I agree. After the Ravens won the game I had all these Pittsburgh people start the hole murderer thing.
"Haters gonna hate"
Really good blog at CBS News. Good amo to tell haters to STFU
Glad you posted.
A bad scene all around; I'm sure their families loved them and I personally don't think they deserved to die for their actions. But if street toughs hit some guy in a crowd of guys who are the size of NFL players over the head, you'd think they wouldn't be surprised by the consequences. Just sayin'
Good little summary of the basic misconceptions. Ignorance is only tolerated when knowledge isnt available. Anybody that says something about ray that has internet access should be sent this immediately.
"He flipped on his buddies to avoid scrutiny."
They charged him with murder knowing damn right well he didn't stab anyone, but that it would cause him to plea out and testify against his "friends." There aren't too many people in his situation who wouldn't have done the same exact thing.
The pathetic thing about this is, there are still people who could hear or read that item, and STILL would continue to believe, say, post, etc., that Lewis murdered two guys, that he did this or that, etc. etc. If you don't believe that, just watch how many people post online to those types of articles, and the stupid, silly shit that they say even after being presented with unadulterated, documented facts.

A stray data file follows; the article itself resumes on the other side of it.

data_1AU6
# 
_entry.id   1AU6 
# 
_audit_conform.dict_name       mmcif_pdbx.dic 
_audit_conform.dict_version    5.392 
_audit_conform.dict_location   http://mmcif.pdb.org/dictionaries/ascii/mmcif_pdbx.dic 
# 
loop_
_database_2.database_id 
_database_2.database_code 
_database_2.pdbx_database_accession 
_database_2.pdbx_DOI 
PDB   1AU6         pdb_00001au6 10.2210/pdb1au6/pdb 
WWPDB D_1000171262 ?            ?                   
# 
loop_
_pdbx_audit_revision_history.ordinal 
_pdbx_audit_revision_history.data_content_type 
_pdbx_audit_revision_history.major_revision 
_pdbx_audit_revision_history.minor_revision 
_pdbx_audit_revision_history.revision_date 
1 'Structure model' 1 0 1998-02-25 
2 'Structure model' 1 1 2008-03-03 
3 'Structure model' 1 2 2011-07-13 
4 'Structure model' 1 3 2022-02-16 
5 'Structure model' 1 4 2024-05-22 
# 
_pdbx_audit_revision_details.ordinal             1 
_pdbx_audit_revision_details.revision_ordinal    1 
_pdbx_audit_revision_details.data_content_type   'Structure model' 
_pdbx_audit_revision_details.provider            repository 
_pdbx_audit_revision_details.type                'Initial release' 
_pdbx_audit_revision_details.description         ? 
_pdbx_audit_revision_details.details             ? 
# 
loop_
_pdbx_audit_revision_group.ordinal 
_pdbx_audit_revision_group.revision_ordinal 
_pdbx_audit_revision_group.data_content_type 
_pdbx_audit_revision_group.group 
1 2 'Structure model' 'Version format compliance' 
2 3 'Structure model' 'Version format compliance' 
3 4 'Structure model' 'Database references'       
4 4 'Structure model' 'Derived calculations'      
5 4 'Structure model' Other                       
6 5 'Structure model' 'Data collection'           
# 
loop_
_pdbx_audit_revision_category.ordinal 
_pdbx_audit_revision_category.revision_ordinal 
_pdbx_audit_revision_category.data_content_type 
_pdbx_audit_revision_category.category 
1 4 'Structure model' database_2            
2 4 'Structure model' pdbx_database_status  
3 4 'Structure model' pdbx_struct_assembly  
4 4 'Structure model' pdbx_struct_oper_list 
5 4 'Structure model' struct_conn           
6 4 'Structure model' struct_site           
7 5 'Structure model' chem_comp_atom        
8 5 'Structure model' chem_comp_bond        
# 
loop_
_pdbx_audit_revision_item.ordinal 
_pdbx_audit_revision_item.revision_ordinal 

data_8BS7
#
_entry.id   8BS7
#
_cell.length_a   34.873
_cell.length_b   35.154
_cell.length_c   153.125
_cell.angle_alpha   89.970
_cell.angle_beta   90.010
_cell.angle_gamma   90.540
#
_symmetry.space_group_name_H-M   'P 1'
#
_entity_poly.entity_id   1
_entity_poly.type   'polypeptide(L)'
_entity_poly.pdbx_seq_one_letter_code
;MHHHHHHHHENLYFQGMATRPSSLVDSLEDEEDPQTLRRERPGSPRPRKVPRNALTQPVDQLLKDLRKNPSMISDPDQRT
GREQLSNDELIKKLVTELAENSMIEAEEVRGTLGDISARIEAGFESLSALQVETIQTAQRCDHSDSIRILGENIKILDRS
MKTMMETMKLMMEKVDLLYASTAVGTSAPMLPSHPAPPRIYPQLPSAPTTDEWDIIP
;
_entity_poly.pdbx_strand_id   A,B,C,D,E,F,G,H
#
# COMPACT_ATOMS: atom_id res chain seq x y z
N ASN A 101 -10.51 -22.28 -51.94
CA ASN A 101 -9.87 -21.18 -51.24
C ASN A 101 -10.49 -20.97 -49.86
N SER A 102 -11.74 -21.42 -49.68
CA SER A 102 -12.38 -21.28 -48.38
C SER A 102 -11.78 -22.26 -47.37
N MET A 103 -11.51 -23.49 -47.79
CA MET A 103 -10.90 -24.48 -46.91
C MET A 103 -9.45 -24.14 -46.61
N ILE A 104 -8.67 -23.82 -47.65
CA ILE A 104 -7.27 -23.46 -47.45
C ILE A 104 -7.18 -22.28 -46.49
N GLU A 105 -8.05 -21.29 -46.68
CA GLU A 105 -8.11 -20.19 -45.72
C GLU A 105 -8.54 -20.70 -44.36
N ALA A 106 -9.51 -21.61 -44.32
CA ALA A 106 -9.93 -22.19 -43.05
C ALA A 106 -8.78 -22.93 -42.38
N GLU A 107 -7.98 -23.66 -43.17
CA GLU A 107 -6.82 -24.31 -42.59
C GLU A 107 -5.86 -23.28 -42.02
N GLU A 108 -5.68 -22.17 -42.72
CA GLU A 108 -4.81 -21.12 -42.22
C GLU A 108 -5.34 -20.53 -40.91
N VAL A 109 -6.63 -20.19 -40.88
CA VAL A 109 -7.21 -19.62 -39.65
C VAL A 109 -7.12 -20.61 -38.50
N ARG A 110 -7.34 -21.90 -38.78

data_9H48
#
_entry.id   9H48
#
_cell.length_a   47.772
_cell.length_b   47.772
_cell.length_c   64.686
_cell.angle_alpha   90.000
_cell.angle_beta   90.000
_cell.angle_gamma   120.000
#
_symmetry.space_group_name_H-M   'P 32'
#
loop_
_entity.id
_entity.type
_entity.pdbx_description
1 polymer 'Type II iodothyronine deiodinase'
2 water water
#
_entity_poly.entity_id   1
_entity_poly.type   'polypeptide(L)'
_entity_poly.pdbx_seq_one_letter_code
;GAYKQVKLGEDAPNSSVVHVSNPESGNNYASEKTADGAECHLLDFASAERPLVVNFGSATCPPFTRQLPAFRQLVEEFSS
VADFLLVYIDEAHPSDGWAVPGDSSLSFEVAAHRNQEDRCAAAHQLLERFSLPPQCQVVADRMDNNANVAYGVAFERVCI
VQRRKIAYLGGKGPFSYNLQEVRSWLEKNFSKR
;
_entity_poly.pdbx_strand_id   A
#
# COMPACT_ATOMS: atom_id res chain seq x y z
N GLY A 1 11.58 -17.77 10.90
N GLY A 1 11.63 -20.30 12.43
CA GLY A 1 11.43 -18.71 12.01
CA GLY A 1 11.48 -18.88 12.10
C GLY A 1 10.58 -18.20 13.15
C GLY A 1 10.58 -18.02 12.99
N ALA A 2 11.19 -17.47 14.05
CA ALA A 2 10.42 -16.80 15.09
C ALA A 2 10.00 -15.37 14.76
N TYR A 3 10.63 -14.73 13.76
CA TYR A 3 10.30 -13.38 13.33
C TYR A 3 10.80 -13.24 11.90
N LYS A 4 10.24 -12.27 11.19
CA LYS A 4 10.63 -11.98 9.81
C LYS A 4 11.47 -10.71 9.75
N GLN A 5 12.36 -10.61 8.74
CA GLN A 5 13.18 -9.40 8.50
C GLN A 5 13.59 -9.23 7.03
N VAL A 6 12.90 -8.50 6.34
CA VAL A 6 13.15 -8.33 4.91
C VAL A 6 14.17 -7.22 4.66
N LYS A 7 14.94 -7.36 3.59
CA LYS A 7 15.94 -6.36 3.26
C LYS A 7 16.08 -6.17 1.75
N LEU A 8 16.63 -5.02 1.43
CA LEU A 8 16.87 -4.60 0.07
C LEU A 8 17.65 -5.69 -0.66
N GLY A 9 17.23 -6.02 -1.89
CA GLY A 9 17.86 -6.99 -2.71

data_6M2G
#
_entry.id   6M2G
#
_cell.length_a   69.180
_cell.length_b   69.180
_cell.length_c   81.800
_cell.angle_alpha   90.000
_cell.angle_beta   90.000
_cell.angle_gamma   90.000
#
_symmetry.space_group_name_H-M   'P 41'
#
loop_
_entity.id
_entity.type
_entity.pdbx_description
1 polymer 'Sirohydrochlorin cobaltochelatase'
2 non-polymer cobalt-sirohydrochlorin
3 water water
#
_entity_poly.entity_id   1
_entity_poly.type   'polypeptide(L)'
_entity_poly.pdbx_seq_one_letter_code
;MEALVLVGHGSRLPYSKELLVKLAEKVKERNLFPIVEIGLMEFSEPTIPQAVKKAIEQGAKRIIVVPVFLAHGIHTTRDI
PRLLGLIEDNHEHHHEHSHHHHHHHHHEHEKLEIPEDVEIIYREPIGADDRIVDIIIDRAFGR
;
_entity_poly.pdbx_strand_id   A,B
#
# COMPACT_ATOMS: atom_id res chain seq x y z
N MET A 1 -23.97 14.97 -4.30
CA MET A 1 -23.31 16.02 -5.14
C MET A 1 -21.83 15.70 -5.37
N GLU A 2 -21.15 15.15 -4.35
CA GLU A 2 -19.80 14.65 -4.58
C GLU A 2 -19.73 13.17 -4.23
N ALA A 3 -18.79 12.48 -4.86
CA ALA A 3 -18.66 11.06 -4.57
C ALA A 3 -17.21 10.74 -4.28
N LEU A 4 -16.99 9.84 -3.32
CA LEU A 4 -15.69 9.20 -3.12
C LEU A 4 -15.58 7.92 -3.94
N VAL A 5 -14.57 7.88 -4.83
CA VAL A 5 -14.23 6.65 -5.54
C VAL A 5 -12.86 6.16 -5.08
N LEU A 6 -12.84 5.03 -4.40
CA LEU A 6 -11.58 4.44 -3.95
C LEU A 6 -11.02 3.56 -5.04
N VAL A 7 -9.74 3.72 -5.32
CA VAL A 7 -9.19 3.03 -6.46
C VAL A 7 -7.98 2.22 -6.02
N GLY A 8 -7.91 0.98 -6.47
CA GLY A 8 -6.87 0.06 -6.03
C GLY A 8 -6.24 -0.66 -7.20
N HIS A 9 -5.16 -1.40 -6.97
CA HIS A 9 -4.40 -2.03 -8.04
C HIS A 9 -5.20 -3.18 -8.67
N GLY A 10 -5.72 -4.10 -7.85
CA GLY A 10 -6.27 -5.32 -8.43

As a matter of fact, just read through some of the threads on this forum to see how much attention some folks pay to either posted facts, or just plain reading through a thread before they post something completely in contrast to reality.
Of course, I never make mistakes or fail to read every post in a thread, or misinterpret anyone else's posts, or get any of my "facts" wrong, or....
Went to dinner tonight and overheard a guy saying that Ray isa murderer. Haters are gonna hate, it's just how it is
I remember watching that trial, back went CourtTV used to show high profile trials in their entirety. In fact, I watched many trials from large amounts of the OJ Simpson trial, Ray Carruth's and many other who were not athletes.
It was 100% clear to me and if I were on the jury, I would have voted the same way. While Oakley and Sweeting were not angels in any way, it was clearly a case of self defense, which is exactly why nobody was convicted of murder. If Baker and Lollar, (the 2 guys who died), would have lived, they probably would have been charged with aggravated assault.
The recurring "murderer" thing is so old and tiring. Ray has been a positive influence and, dare i say it, a role model for people in baltimore, florida and elsewhere. I know his NFL peers look up to him. Wish the haters would shut up.
I have shut out the national media until the beginning
of the Super Bowl game and will only respond to positive
things about the Baltimore Ravens. The national media
will not rob me of my jubilation.